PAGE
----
Doug: I think it's been a long time since we've checked in with each other concerning what lies atop (or a'bottom for that matter) the reading pile. I know I never feel like I read enough, although at the end of any day I guess I've read quite a bit either in the context of work, checking Twitter a few times throughout the day, or a daily newspaper early in the evening. But in terms of some seriously dedicated reading, I always feel deficient. So in the interest of prying into your personal lives and interests, here goes:
Doug: Presently I find myself in the middle of no less than four books, and that's a lot of plates to be spinning for me. Academically, I'm a few chapters into Bloodlands: Europe Between Hitler and Stalin by Timothy Snyder and Hitler's Beneficiaries by Gotz Aly. Both are quite interesting and each book fills in my knowledge for the purpose of my teaching but also in regard to my "summer job" at the United States Holocaust Memorial Museum. Each of these books is engaging, and neither appears to be a slog to get through. I just seem to never find a decent run of time to dedicate to really digging into them with the attention that I need to give in order to truly internalize the material.
Doug: On the lighter side of fiction, I've mentioned a few times that I began A Princess of Mars over the summer. It really never grabbed me, and although close to 3/4 of the way through I am not very eager to return. I think I'd rather re-read The Return of Tarzan, or perhaps return to The Complete Chronicles of Conan. Those short stories were nice, and as we remarked earlier Robert E. Howard seems to stay away from some of the formulaic storytelling tropes employed by Edgar Rice Burroughs. I especially enjoy reading one of those short tales and then finding the adaptation in my first four volumes of Essential Savage Sword of Conan. It's great to see the words of REH set to the comic medium.
Doug: Comics-wise, you know I've been enjoying the Marvel Pocketbook edition of The Astonishing Ant-Man: Origins; the last story I read was the 3-parter with the Hulk that originally ran in Iron Man #s 131-133. David Michelinie, Jerry Bingham, and Bob Layton paid homage to Avengers #s 93 and 140 in IM #133. I've also returned to Ed Brubaker's Captain America, finishing the Red Menace: The Ultimate Collection and now well into The Death of Captain America: The Complete Collection. Brubaker's writing is simply excellent, and the cadre of artists who illustrated these stories are top shelf. I must declare that when I've sat down to read one of these trades I do not want to put it down. It is so entertaining. And there aren't a lot of comics that I read that are like that - page-turners. James Buchanan Barnes has really become a complex character for me, rather than the one-dimensional sidekick I'd previously believed him to be. We remarked about it earlier, but Brubaker has respectfully touched on elements of war that had been glossed over for decades. That Captain America never killed in WWII? Foolish, and Brubaker deals with that. Again, as we've said (we do have an abundance of conversations around here, don't we?) in the past, I will pass on the modern coloring for a brighter palette. But I don't let that kill my pleasure from soaking in the narrative. And I've come to employ a tactic encouraged by our friend Edo Bosnar -- in regard to the return of Bucky Barnes I just treat these as a sort of What If? or Elseworlds tale and leave it at that. I just want to find enjoyment without the continuity baggage, and Brubaker et. al accomplish that for me. I've also recently purchased the collections of Captain America: Reborn and The Winter Soldier (purchased in Lima, OH last Saturday). Once I'm done with this massive "Death of" trade, I'm hoping to get into my soon-to-arrive copy of The Monster of Frankenstein, Vol. I. I've only read the first issue and some other appearances of the Monster, so am looking forward to digging a bit deeper. And, another hardcover I need to get off the shelf is Legion of Super-Heroes Archives, Volume 13 -- gotta love some Bronze Age Superboy!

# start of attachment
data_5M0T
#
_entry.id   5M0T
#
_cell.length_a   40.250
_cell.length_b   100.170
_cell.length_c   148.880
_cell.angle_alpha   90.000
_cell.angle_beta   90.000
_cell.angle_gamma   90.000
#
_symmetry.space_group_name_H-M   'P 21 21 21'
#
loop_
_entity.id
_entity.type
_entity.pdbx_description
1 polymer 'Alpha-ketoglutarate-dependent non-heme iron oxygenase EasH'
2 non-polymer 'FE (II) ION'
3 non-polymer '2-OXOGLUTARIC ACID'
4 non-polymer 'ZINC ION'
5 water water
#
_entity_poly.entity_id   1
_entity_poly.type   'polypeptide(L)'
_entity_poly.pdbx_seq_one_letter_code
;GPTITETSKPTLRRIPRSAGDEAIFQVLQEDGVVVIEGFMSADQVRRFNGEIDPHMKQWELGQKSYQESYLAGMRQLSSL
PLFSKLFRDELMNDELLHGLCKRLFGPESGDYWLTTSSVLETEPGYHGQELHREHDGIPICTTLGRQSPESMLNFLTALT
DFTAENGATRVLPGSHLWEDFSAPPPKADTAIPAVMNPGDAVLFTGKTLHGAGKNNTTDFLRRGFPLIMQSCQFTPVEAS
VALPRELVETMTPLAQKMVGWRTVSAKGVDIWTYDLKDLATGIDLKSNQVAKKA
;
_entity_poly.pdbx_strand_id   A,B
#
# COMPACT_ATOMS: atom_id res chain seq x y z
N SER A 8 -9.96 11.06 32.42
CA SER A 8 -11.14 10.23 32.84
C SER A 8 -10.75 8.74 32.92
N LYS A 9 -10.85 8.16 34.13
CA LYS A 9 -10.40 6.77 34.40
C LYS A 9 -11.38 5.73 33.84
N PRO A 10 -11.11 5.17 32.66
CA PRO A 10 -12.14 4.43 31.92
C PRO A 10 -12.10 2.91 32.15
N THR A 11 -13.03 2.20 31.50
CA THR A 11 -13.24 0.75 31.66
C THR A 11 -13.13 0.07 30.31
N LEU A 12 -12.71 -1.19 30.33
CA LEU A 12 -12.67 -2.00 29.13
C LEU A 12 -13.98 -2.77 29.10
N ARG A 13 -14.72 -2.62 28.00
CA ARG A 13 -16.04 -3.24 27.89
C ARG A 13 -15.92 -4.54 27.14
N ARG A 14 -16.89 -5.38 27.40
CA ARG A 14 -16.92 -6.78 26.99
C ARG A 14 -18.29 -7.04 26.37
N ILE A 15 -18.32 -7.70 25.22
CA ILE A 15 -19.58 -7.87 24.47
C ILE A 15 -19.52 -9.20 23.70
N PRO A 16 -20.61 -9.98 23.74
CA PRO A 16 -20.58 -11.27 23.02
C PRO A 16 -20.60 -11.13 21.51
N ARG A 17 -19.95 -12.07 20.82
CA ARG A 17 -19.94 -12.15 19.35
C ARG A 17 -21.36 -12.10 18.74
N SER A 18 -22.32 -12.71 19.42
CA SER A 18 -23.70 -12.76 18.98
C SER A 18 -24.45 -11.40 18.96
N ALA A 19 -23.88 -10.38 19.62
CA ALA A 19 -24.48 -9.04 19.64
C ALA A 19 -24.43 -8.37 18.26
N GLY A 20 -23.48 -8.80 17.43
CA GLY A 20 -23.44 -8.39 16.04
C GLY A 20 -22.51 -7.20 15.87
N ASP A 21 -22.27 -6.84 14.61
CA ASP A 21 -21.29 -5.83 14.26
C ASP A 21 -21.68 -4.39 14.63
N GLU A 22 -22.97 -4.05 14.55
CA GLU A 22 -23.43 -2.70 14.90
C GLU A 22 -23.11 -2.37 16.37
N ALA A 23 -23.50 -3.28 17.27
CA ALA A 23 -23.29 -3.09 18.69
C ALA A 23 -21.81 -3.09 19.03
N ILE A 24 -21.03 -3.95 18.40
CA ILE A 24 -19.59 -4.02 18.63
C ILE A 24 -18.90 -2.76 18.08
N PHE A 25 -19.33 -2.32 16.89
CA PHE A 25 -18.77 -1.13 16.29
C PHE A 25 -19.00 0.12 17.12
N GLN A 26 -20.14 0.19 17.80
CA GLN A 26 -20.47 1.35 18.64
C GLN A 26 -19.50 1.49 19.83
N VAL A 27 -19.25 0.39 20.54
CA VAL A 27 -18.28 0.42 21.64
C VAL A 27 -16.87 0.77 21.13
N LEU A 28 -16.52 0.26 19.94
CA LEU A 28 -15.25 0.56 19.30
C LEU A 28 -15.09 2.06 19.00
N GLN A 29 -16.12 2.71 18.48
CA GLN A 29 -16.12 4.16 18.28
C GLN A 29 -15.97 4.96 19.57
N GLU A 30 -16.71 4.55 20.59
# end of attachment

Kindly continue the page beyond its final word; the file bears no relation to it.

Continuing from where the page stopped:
Doug: Your turn -- let's hear about your triumphs, shortfalls, and wish lists!